Are you looking to invest in a property with a romantic partner, family, or friends?
Have you ever heard of a Tenants in Common Agreement?
Read on for the low down on the Pros and Cons
Advantages and disadvantages of tenants in common:
- Inheritance rights – each party can state what they wish to happen to their share in their Will. Meaning they can leave it to children or partners, instead of it automatically going to the other tenant, like in joint tenancy
- Add tenants at any time – you can add tenants to the agreement at any point over the period of ownership. In joint tenancy, all tenants have to be written into the property title at the same time.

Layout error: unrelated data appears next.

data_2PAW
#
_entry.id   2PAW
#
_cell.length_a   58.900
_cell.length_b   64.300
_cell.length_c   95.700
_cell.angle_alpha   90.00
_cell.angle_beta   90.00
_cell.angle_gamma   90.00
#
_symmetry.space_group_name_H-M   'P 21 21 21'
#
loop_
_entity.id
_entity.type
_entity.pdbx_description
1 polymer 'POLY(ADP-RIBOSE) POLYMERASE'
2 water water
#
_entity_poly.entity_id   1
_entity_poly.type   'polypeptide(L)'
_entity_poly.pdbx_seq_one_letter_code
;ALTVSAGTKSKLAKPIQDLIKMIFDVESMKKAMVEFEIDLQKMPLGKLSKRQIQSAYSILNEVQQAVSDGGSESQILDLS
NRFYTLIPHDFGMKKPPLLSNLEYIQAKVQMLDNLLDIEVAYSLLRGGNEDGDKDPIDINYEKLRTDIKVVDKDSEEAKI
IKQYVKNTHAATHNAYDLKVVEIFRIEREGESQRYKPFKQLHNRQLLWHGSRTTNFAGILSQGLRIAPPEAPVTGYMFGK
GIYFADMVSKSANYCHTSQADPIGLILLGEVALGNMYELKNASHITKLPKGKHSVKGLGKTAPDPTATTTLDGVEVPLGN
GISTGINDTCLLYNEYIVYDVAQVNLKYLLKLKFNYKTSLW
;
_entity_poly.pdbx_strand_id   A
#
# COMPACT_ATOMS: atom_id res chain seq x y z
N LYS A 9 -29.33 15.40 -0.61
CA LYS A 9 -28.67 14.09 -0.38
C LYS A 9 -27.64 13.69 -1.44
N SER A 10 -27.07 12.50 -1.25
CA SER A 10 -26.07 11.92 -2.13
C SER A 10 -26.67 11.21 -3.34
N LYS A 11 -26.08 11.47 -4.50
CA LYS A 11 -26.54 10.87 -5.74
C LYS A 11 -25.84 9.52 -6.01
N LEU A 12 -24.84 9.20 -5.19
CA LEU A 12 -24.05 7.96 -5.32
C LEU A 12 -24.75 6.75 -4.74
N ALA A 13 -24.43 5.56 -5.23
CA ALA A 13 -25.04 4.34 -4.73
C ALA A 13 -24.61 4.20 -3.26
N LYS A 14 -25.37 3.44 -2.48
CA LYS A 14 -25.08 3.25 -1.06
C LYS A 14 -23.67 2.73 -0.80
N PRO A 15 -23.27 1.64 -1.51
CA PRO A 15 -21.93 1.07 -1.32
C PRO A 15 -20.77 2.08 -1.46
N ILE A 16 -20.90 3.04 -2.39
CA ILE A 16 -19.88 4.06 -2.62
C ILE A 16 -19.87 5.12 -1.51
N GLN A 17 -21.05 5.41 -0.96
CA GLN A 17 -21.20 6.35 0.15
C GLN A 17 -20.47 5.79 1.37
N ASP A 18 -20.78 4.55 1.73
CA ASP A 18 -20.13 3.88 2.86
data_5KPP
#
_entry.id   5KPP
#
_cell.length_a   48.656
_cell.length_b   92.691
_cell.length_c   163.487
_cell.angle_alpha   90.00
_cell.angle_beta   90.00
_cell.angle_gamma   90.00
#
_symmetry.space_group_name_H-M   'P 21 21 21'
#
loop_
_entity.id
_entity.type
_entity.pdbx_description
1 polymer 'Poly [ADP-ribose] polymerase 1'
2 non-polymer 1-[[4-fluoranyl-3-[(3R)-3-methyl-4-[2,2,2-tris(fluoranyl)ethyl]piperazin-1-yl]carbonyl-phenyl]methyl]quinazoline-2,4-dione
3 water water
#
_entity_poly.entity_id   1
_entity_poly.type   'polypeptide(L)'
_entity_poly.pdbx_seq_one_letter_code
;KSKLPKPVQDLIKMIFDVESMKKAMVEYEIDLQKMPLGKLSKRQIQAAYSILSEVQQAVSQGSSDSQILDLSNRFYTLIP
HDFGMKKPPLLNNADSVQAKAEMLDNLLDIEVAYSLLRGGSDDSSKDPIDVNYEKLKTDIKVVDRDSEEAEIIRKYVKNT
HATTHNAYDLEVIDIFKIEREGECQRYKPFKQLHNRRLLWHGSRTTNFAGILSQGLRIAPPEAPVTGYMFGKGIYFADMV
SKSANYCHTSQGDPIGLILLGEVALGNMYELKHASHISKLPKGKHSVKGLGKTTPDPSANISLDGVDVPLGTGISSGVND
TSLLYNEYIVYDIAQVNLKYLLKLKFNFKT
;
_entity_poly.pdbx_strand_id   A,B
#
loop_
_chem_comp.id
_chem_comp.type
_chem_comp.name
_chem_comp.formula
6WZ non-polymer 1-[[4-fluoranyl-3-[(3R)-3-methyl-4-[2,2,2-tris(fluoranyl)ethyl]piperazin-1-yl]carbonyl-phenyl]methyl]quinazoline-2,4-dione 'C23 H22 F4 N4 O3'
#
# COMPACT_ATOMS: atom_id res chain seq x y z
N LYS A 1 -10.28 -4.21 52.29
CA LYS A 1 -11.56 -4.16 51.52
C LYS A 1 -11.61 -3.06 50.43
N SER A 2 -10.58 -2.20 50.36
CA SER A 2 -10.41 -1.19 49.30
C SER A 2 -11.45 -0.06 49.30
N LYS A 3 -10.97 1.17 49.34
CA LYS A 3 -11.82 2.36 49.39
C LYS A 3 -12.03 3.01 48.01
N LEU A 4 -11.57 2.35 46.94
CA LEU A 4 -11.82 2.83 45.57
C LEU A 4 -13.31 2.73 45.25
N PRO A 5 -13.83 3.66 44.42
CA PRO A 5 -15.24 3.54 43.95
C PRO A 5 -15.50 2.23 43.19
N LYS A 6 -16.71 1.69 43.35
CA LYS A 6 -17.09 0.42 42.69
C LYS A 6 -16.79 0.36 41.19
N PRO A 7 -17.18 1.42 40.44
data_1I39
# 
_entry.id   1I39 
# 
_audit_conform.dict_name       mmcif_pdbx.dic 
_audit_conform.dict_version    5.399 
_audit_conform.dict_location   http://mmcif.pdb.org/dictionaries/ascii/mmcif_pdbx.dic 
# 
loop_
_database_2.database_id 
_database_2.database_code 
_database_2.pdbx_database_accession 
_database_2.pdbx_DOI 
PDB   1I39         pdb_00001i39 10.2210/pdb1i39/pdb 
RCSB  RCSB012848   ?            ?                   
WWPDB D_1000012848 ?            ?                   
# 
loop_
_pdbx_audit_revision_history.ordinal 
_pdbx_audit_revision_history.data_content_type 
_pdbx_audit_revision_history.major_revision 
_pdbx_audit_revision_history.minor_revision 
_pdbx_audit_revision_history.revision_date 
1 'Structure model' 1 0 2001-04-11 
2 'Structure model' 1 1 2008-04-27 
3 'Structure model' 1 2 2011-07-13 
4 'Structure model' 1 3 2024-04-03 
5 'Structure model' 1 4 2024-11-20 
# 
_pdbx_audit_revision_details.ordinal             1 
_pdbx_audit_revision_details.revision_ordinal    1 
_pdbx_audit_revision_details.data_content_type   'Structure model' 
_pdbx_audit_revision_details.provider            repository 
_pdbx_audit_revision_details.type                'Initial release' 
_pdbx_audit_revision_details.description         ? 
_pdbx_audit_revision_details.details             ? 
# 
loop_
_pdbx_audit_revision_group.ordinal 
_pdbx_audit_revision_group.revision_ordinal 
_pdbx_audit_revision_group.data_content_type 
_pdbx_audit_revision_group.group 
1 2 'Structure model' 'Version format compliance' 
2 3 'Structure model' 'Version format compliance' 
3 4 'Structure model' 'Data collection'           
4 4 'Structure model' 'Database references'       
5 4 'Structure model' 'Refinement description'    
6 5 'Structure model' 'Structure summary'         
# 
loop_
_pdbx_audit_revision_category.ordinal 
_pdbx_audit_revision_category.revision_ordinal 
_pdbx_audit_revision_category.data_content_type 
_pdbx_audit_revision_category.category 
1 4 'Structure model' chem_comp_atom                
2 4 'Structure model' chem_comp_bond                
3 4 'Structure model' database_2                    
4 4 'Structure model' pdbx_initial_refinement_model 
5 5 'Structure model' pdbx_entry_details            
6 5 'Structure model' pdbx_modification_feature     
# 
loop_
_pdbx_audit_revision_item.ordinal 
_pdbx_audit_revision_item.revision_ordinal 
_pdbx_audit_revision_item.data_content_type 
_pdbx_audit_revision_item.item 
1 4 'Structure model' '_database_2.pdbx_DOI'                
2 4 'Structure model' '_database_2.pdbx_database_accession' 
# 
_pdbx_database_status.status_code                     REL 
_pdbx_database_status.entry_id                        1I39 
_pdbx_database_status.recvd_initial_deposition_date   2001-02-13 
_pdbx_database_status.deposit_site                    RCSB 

- Smaller share doesn’t mean less rights – in tenants in common, you have the same rights even if you own a smaller share of the property. Meaning a smaller share does not mean less rights!
- Help save on inheritance tax – When the last tenant dies, the inheritors will still have to pay inheritance tax. However, inheritance tax is judged on the market value of the asset and the asset is only a share of the property, the tax will be less!
- No control over sale – if one party decides to sell their share, the other tenant has no say in who the share is sold to.
- Both parties required for sale – to sell a property in a tenant in common agreement, both parties need to agree to a sale
- More complex – if one of the tenants was to go into care, the local authority can take control of their share of the property. This may ‘block’ the second person from being able to move or sell, as in order to sell the property the local authority have a say!
Article written: 22/03/22 Please note that any information read after this date may change and therefore, we recommend that you always seek professional advice.